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Death toll from Pakistan suicide bombing rises to 73

By the CNN Wire Staff
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Blast at rally in Pakistan
STORY HIGHLIGHTS
  • NEW: Pakistani Taliban claim responsibility for deadly bombing
  • NEW: U.S. condemns "barbaric attacks"
  • The bombing occurred in Quetta, in southwestern Pakistan
  • The attack took place during a rally protesting Israel's treatment of Palestinians

Islamabad, Pakistan (CNN) -- The death toll from a suicide attack in southwestern Pakistan has risen to 73, police said Saturday.

At least 206 people were wounded in the Friday attack that the Pakistani Taliban claimed responsibility for. Officials on Friday reported that 59 people were killed in the attack.

Qari Hussain, a senior member of the group -- also known as Tehrik-e-Taliban Pakistan, or TTP -- said the attack avenged the deaths of Sunni religious leaders by Shiites. The TTP also claimed responsibility this week for a trio of suicide attacks Wednesday during Shiite processions in Lahore, which killed 31 people.

The blast in the city of Quetta occurred during an Al Quds day rally, an annual event in the Arab and Muslim world that criticizes Israeli policies toward Palestinians.

Dramatic television images showed what appeared to be the blast, followed by heavy gunfire and people dispersing. Images also showed many casualties being treated.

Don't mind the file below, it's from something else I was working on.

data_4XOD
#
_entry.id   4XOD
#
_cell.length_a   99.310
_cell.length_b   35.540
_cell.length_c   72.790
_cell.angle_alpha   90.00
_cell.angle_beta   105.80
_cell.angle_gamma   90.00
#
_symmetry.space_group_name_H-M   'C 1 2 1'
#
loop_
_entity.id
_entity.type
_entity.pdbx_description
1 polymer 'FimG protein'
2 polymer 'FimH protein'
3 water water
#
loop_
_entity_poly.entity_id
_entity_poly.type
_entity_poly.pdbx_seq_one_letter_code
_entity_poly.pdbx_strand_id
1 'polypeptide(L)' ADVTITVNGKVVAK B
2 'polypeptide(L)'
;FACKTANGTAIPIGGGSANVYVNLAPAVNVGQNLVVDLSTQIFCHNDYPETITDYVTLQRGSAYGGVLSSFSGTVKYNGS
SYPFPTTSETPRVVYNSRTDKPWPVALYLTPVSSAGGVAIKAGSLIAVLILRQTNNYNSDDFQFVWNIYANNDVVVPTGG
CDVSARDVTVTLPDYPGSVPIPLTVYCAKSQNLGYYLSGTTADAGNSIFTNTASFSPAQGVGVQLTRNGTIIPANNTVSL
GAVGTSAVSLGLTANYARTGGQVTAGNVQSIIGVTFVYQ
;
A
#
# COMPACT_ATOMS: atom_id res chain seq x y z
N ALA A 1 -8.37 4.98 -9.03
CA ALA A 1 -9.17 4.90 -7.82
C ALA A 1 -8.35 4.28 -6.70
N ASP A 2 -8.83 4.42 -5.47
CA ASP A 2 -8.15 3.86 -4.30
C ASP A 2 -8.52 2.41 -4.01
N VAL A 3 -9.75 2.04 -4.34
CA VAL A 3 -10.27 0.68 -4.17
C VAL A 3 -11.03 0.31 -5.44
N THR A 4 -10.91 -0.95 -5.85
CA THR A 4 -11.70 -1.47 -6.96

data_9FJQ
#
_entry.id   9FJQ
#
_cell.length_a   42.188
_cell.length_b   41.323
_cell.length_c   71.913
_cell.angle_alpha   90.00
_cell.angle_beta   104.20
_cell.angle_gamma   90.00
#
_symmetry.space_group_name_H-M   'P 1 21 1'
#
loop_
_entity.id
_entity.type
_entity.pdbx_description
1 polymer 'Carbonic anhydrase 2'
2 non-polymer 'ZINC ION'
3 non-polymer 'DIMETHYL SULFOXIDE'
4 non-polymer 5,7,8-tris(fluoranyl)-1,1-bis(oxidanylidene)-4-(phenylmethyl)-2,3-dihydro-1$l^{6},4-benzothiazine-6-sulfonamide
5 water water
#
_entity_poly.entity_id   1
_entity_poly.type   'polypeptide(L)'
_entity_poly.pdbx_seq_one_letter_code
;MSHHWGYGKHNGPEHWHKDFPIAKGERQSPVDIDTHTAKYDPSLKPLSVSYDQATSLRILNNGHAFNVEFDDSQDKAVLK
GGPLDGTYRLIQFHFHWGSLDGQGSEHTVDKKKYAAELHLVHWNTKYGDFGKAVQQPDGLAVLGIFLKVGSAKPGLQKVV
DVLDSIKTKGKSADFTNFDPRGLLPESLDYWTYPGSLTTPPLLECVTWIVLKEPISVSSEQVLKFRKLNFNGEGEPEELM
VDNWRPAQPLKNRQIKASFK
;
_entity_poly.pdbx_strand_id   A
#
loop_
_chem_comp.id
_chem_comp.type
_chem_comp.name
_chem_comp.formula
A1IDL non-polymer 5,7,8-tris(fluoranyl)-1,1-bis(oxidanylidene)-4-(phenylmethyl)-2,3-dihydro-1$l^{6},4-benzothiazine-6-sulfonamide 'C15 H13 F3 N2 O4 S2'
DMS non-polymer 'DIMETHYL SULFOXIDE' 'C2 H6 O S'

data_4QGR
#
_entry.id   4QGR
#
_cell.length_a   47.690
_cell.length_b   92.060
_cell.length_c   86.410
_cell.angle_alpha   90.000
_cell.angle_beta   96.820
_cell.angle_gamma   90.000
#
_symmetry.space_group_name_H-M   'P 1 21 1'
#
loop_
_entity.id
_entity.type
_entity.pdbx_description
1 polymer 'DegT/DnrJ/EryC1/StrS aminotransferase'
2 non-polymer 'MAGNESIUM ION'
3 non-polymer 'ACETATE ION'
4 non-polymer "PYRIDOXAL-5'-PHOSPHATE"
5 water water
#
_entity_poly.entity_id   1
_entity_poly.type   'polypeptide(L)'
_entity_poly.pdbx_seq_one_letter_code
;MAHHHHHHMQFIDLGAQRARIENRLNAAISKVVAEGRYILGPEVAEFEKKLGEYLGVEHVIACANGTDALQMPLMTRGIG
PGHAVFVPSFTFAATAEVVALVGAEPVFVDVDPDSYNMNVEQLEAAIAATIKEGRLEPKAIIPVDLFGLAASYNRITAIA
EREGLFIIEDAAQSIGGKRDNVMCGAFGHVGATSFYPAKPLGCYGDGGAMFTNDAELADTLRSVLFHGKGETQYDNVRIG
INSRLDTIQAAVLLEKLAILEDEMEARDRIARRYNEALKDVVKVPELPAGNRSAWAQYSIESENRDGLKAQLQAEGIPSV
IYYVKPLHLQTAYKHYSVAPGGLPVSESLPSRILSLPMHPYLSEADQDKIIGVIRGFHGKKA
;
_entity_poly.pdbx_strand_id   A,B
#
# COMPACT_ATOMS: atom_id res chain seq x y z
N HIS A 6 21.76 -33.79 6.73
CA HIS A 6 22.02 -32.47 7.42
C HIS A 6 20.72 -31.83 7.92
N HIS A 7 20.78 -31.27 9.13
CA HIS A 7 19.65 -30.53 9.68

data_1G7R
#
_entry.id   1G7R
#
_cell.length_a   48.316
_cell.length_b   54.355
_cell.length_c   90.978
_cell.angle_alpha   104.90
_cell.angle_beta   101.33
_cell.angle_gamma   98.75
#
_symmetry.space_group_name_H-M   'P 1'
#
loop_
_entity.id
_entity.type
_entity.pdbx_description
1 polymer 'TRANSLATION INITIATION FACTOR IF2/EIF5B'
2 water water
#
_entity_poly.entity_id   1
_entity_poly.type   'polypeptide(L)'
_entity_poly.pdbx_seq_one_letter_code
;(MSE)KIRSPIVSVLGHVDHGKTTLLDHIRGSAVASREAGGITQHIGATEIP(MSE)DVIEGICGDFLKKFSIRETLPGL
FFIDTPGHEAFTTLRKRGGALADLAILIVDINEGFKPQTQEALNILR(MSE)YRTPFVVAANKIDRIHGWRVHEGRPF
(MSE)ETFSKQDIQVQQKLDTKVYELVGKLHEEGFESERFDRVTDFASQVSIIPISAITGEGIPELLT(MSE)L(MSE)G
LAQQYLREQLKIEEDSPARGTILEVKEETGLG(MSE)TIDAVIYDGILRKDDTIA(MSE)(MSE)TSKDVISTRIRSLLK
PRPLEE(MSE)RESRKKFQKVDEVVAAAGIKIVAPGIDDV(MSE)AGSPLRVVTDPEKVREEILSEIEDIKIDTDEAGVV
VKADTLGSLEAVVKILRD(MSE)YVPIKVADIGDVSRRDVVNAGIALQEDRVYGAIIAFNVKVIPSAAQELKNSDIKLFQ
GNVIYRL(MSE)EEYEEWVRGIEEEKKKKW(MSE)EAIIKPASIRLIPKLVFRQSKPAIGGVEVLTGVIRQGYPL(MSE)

The U.S. Justice Department announced this week that a key TTP leader, Hakimullah Mehsud, has been charged for his alleged involvement in the killings of seven U.S. citizens at an American military base in Afghanistan in 2009 and the attempted Times Square bombing this year. A $5 million reward is being offered for information leading to the capture of Mehsud and another top Pakistani Taliban leader, Wali Ur Rehman, U.S. officials said.

Hussain said his group felt proud that the United States felt "threatened" by the Taliban.

"We will continue to attempt the kind of attacks we tried in New York Times Square, but next time, we will succeed," he said. "Soon the world will realize that we are very effective."

State Department spokesman P.J. Crowley said U.S. officials "strongly condemn the recent barbaric attacks on religious processions in Lahore and Quetta and on a place of worship in Mardan, near Peshawar. Our sympathies are with the victims and their families and all those affected by these cruel acts of hatred. We stand with all of the people of Pakistan who should have the freedom to peacefully observe their religion, especially during Ramadan, and focus on rebuilding their lives after the floods, not mourn friends and family killed in terrorist attacks."

In an apparently unrelated incident Friday in northwestern Pakistan, a suicide bomber blew himself up outside an Ahmadi worship place in Mardan, killing himself and a pedestrian, police said.

The incident occurred in Khyber Pakhtunkhwa province.

Waqif Khan, Mardan's police chief, said guards fired on the suicide bomber when he tried to breach the site's security barrier. After he was injured, the attacker detonated his explosives.

Four other people were injured in the attack.

Ahmadis, who call themselves Muslims, are considered heretical and have been persecuted in the Muslim world. Recently, there was fighting between Ahmadis and non-Ahmadi Muslims in Indonesia.

Sunnis and Shiites do not consider the Ahmadis part of Islam because they do not regard Mohammed as the last prophet sent by God. As such, they have been targeted by Islamic extremists.

Pakistan's population is largely Sunni Muslim.

Journalist Nasir Habib contributed to this report.